But the two are drawn to each other and become friends. Although Toby enjoys the glamour and excitement of Les’ lifestyle he still retains a compelling innocence and naiveté that draws Les to him. Toby also has vague dreams of his own; to become an actor.

Luck intervenes for Toby when he accidentally meets K’Harma Leeds (Alison Lohman), a beautiful pop diva. As their unlikely love blossoms Toby finds himself torn between a chance to follow his dreams of becoming an actor and to fulfill his obligation to Les. When Toby leaves Les for a part on a Reality Show, partly by sleeping with the show’s casting director Dana (Gina Gershon), their blossoming friendship immediately falls apart.

As Toby’s fortunes continue to rise, Les tries to reach out, while also maintaining a bitter resentment toward his former protégé…"

Festival site

Google video

Agnès Varda's video installation

A tip for those passing through Paris until 08 October: the doyenne of the Novelle Vague (and the movement's only significant female presence behind the camera), Agnès Varda, has prepared a series of video installations called L'Ile et Elle as a result of a commission from the Fondation Cartier.

Update: Agnès Varda will be in London on 28/10 for a talk at the Cine Lumiere, where she will be presenting Cinévardaphoto. The programme includes three films chosen by director Varda, all dealing with photos and together forming a meditation on what photography and the artistic impulse mean to her. Ydessa, the Bears, and etc... is about an artist/curator who is obssessed with collecting pictures of people with teddy bears from the early years of the 20th century. Ulysse is an examination from 1982 of a photo Varda took in 1954. Salut les Cubains, the earliest of the three films, looks at the Cuban revolution via a photo exhibition mounted some 10 years after the event.

Further info +

Wednesday, September 20, 2006

London Film Festival

When the London Film Festival announced its programme a few days ago, I went straight to the experimental section to see what was on offer. I was pleasantly surprised to see two films on two American underground luminaries: Anger Me, about Kenneth Anger and Jack Smith and The Destruction of Atlantis about Jack Smith, both curated by the ever reliable Mark Webber.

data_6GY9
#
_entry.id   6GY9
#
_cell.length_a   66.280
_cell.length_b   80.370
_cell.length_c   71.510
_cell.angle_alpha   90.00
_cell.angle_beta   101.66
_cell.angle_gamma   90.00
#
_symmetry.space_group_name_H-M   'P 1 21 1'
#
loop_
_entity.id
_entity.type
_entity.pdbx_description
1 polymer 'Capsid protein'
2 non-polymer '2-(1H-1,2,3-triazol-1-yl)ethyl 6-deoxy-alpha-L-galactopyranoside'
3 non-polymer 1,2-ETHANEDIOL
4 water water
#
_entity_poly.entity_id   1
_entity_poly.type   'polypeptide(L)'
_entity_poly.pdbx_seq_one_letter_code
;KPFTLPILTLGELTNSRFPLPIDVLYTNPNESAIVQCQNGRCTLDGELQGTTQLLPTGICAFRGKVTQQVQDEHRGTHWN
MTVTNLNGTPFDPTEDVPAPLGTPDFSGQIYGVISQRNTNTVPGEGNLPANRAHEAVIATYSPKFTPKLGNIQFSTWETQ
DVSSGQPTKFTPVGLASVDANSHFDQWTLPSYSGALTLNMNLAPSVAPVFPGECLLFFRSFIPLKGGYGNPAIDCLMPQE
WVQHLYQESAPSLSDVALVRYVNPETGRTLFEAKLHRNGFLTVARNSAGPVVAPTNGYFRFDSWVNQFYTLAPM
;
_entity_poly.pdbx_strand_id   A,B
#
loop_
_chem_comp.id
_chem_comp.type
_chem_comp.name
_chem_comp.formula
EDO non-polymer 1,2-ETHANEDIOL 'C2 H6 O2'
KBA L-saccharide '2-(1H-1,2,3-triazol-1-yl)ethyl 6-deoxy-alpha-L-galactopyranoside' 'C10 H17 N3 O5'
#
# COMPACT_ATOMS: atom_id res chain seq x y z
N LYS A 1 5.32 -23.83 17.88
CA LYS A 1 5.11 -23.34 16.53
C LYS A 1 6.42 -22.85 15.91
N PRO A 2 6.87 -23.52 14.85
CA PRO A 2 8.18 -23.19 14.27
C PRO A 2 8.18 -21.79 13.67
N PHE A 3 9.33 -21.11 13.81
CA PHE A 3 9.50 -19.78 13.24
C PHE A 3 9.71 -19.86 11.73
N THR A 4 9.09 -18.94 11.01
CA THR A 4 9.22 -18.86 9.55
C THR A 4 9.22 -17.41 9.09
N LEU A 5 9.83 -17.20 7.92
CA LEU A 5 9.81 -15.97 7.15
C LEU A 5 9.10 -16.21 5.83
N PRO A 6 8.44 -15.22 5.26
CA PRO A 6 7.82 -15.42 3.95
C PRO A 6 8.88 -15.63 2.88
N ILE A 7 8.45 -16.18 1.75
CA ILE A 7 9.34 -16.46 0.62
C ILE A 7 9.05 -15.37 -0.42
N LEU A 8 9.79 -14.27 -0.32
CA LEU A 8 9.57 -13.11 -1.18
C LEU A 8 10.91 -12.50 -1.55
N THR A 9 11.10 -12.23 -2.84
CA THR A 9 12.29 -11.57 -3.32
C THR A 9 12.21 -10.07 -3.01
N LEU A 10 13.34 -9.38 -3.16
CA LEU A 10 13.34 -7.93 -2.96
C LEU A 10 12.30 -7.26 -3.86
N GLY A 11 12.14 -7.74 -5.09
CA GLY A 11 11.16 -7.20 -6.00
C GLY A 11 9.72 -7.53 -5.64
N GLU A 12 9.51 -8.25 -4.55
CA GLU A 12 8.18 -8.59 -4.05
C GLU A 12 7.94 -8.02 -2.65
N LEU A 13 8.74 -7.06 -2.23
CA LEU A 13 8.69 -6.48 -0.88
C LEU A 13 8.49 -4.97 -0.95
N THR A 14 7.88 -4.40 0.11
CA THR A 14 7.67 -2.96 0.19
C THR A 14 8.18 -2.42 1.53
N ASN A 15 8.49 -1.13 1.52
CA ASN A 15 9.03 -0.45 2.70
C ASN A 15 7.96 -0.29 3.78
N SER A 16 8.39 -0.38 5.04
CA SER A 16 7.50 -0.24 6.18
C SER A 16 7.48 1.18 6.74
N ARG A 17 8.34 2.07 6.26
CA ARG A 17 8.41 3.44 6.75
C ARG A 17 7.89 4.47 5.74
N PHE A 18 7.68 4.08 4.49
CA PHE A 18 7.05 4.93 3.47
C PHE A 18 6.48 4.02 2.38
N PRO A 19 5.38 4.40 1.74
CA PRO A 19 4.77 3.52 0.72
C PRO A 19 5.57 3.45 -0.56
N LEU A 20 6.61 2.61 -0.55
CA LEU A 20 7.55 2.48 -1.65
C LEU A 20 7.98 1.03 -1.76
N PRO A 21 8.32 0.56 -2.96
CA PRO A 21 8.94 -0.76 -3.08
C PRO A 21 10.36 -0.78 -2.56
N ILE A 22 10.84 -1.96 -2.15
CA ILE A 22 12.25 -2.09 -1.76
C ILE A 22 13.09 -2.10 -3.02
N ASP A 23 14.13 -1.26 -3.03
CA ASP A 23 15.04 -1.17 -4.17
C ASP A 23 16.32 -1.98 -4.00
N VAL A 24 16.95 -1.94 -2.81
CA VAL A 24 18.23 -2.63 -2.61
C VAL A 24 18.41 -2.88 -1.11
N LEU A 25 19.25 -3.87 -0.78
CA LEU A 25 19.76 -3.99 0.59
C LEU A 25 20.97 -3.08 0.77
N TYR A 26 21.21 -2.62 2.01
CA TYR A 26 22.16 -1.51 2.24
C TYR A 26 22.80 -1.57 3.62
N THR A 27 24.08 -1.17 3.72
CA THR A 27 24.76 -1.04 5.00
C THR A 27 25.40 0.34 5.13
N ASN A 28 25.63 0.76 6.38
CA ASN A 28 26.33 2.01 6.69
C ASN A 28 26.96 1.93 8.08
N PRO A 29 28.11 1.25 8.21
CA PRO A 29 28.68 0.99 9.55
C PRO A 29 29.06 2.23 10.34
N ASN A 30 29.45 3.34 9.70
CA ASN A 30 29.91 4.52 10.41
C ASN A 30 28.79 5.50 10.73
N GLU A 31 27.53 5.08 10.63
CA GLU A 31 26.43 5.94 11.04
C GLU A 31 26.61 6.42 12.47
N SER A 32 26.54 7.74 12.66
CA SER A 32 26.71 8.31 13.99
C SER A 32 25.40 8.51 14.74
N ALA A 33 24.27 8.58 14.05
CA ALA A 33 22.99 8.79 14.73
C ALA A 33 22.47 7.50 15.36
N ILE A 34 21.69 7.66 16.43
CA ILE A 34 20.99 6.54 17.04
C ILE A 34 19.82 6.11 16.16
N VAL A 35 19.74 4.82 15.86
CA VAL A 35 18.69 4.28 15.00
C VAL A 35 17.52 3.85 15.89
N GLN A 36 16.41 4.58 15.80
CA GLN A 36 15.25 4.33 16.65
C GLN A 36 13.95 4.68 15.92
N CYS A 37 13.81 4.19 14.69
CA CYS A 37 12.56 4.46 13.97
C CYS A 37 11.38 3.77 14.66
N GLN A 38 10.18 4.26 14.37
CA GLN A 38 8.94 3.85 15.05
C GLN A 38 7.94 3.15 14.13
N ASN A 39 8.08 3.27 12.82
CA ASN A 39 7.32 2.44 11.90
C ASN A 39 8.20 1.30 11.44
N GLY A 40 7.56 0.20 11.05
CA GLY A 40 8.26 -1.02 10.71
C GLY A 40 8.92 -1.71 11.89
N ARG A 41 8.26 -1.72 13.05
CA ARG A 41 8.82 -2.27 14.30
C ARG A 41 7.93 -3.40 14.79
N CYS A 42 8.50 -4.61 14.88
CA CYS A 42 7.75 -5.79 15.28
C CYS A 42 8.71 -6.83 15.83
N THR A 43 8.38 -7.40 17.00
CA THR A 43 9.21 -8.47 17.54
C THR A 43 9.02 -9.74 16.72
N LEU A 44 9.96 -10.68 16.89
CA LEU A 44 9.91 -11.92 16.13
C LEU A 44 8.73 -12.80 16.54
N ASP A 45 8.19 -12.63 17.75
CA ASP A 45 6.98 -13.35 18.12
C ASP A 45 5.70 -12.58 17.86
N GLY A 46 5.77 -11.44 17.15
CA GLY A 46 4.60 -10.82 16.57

Anger was a legendary pioneer of independent filmmaking who used to hang out with the Stones, made the homoerotic Scorpio Rising (1964) and wrote the infamous book Hollywood Babylon. Smith, on the other hand, worked in the pre-Warhol New York art scene and was heavily influenced by kitsch 1940s star Maria Montez, blending film with experimental theatre, fashion and photography. His most famous film, Flaming Creatures, is "an epic fantasy, featuring blonde vampires and bohemians cavorting amid a tangle of naked bodies". A baroque genius.

Excerpt from Anger's Lucifer Rising (1972)

Jack Smith's short Scotch Tape (1963)

Festival site

Monday, September 18, 2006

Filmosophy and Harmony Korine

Wallflower, the London-based publisher specialised in film theory, has rung in to tell us about an event connected to one of their upcoming titles, and soon to be reviewed on The Filter, Filmosophy, by Daniel Frampton, filmmaker and theorist, founding editor of the online salon Film Philosophy. The event will take place on Sunday 15 October 12noon and will include a screening of Julien Donkey-Boy, followed by a conversation between director Harmony Korine and Frampton. Very likely to sell fast, so book your ticket now on 020 7837 8402 (Renoir in London's Bloomsbury).

Saturday, September 16, 2006

David Thomson's Suspects

In anticipation to the No Exit Press re-release of David Thomnson's fabulous book Suspects, in which the narrator writes short biographies of classic film noir characters and then these characters start to meet each other outside the films as if they were real people with real needs and passions, here are some Noir classics culled You Tube, the universe's converging point for all things that move. Kamera (the independent film site I edit) will be running an interview with Thomson soon, so watch this space.

Gloria Swanson in Sunset Boulevard

Edward Robinson in Scarlet Street

Barbara Stanwyck in Double Indemnity

Okay, this is not footage from a film but Joan Crawford was the star of one of the greatest Noir films ever, Mildred Pearce (1945), which is not to found on YT. However, I did find this bizarre interview with a tipsy Crawford arriving at an aiport in America in 1968.